Bayside, New York
April 26, 2005
The menu is undeniably French, with a sprinkling of this and that; we tried the Nem, of course, which are those heavenly spring rolls, but they were a bit on the dry side. Nothing on the menu is over $10, and a typical day’s servings look like this:
· Soupe a l’oignon (onion soup)
· Soupe de legumes (vegetable soup)
· Salade de tomates (tomato salad)
· Spaghetti Bolognese/Carbonara/Napolitaine
· Nems (spring rolls)
· Filet Boeuf (beef steak)
· Boeuf sauté aux nouilles (noodles with sautéed beef)
· Poule aux champignons (chicken and mushrooms)
· Cotelette de porc (pork cutlets)
· Crepes au fromage, crepes sucres (with cheese, with sugar)
What I absolutely loved about this place were the conversation areas, anchored by huge sofas and armchairs. Center coffee tables facilitate the service of food. Round and square tables with chairs are in the center and the bar is in the rear. A straw-matted ceiling secures the overhead fans and faux hanging lampshades. Table candles add a romantic mood that goes well with the music. An étagère displays some local art, and I immediately spotted a rather old, black and white photograph of Andre Malraux next to the bar.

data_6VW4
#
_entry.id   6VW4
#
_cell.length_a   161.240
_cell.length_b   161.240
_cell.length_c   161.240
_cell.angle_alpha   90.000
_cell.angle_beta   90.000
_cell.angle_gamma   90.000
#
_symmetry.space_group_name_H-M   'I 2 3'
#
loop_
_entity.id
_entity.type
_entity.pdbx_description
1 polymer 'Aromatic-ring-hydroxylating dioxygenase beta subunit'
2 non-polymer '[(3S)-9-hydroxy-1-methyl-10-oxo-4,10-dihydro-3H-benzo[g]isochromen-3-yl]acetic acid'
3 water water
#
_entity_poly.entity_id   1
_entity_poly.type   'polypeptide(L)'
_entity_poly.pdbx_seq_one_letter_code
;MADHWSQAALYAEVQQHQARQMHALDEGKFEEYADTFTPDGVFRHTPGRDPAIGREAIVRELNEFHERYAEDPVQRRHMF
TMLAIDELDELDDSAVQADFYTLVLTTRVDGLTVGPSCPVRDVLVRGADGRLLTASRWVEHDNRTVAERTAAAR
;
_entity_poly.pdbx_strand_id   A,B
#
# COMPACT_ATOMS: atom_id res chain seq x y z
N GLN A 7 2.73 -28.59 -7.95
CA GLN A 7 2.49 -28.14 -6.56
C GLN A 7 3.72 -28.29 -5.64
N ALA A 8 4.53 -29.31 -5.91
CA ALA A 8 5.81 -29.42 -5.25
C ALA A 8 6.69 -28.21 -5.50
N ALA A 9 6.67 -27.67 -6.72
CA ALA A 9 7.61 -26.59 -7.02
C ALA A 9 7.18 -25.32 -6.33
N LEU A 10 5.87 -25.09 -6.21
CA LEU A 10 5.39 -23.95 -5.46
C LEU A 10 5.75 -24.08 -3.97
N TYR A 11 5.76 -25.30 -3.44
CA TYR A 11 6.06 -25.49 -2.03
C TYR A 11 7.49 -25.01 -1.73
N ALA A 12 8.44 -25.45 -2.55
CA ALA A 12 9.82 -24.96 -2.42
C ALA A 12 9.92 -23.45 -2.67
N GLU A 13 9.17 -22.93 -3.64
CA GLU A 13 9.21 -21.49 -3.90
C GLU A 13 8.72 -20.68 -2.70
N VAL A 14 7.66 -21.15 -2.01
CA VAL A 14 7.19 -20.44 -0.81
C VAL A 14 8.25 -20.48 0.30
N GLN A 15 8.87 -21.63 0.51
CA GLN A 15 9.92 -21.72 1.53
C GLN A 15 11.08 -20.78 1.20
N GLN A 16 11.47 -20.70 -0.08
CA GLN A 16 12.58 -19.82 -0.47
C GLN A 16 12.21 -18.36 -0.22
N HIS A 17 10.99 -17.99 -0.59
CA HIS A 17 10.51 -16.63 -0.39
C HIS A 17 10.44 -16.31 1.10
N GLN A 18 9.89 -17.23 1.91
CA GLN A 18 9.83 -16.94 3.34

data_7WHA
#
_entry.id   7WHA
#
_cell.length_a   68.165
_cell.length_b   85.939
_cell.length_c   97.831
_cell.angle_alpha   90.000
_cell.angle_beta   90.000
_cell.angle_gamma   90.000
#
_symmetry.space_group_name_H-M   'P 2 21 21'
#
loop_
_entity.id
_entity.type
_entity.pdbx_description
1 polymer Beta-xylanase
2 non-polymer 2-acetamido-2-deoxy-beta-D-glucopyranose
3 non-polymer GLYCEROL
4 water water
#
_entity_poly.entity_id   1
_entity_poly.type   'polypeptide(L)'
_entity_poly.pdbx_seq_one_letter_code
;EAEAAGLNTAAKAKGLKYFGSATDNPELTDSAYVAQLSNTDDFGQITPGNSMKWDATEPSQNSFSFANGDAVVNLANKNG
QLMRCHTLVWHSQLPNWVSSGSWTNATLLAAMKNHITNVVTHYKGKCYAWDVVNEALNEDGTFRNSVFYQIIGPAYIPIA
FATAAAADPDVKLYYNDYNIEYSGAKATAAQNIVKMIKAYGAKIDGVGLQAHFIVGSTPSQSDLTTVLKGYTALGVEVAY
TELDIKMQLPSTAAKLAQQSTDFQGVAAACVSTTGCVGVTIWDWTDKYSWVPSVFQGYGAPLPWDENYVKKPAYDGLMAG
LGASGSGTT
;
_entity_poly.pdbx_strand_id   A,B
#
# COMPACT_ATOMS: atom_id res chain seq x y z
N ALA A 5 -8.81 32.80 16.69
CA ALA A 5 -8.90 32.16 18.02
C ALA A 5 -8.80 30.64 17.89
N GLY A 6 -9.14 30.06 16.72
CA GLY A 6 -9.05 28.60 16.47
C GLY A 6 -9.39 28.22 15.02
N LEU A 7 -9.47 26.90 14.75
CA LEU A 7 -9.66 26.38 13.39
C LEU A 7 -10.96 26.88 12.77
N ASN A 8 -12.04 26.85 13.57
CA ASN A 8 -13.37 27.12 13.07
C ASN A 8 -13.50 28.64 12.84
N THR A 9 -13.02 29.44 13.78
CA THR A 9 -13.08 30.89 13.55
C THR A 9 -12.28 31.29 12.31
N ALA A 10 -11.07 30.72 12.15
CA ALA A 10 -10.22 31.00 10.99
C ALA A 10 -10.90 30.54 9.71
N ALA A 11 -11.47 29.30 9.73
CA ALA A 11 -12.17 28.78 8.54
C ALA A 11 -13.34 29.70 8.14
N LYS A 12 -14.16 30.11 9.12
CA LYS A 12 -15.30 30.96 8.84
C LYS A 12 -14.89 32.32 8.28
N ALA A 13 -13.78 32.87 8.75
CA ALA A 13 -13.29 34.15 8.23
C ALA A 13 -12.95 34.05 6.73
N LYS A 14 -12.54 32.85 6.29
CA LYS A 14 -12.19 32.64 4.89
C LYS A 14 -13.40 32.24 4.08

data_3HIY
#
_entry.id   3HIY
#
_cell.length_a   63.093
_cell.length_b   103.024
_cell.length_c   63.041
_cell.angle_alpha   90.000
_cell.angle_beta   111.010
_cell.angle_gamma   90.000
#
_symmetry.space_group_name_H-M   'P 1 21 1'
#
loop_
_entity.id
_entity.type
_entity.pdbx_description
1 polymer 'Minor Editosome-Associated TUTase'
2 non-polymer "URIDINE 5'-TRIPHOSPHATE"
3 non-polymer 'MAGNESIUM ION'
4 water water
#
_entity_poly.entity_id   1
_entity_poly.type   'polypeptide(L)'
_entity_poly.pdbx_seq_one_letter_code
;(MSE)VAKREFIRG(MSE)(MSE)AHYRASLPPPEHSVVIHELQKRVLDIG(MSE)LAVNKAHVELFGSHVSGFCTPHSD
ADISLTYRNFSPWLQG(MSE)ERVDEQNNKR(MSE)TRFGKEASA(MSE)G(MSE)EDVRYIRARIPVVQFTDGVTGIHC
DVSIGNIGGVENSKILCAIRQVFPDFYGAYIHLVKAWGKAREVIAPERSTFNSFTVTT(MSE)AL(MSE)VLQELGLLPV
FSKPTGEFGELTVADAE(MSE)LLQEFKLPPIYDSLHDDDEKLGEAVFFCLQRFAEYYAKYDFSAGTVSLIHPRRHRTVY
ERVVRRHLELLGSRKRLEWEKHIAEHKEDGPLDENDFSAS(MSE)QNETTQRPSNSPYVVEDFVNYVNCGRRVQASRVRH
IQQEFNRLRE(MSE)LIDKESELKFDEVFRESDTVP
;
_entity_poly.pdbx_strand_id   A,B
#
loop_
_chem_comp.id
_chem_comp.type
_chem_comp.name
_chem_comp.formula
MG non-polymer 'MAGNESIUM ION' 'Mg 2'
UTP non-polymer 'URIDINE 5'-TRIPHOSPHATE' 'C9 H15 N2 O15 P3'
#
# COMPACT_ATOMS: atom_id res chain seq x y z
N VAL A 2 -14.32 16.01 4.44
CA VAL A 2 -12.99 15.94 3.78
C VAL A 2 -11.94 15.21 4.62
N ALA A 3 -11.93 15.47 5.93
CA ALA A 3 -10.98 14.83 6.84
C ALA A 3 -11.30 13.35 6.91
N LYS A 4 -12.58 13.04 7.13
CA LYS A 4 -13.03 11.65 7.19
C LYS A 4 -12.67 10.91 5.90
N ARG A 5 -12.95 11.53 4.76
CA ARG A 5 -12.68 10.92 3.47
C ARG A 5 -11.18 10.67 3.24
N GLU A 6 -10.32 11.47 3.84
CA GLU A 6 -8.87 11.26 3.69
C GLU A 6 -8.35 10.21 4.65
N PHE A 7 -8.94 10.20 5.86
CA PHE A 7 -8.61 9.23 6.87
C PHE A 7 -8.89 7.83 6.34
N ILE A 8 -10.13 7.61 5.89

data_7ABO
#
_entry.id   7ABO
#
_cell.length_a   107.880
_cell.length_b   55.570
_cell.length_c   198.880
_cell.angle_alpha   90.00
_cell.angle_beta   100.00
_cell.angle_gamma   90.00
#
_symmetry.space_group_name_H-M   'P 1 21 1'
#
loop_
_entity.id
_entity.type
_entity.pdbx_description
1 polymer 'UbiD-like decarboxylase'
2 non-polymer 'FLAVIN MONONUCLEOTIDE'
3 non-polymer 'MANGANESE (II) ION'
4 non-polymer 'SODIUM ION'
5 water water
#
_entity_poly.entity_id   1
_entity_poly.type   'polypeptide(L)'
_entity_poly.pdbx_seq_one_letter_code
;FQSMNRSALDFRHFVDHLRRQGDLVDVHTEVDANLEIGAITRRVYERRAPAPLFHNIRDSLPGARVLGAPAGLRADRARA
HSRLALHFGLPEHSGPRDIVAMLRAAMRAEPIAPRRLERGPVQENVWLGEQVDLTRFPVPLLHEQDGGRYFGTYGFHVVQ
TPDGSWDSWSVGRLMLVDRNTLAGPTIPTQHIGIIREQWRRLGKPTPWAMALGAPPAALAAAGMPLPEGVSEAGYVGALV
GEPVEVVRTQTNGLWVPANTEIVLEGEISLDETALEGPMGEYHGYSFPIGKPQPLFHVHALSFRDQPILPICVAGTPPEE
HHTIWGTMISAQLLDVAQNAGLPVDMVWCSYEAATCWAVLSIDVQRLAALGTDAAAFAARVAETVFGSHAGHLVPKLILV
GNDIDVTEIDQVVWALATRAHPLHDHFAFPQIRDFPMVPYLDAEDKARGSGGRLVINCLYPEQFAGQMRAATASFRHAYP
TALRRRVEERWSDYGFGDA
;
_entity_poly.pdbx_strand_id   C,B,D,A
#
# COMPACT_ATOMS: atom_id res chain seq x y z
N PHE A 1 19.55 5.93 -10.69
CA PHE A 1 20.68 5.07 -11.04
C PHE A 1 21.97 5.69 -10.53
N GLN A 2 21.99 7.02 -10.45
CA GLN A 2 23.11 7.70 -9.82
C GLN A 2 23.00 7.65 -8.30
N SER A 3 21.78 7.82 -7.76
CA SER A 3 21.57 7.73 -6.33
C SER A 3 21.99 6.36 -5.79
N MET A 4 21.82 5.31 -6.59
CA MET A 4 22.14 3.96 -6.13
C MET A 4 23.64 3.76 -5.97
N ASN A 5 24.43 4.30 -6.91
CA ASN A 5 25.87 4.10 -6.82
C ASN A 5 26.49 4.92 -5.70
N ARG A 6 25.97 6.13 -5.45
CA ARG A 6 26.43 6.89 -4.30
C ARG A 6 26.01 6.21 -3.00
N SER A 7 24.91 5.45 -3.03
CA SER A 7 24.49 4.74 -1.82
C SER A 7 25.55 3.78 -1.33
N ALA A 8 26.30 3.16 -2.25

For those not familiar with Malraux, he was a writer, a poet and a politician despite himself. Incidentally, his book, The Royal Way, is being adapted in an upcoming film which will start shooting in Vietnam this fall, making it the first U.S. movie to be filmed in the central highlands of Hoa Binh. Malraux served as ex-President De Gaulle’s ambassador during the American war with Vietnam. In fact, he had been one to suggest the North and South division of Viet Nam to the Chinese. The proposal was instantly repudiated, and China declared its support in the struggle against the United States.
It is apparent to me by the presence of the picture on the wall that the Vietnamese were fond of Malraux. He died in 1976.
From journal Chao Ban Vietnam!!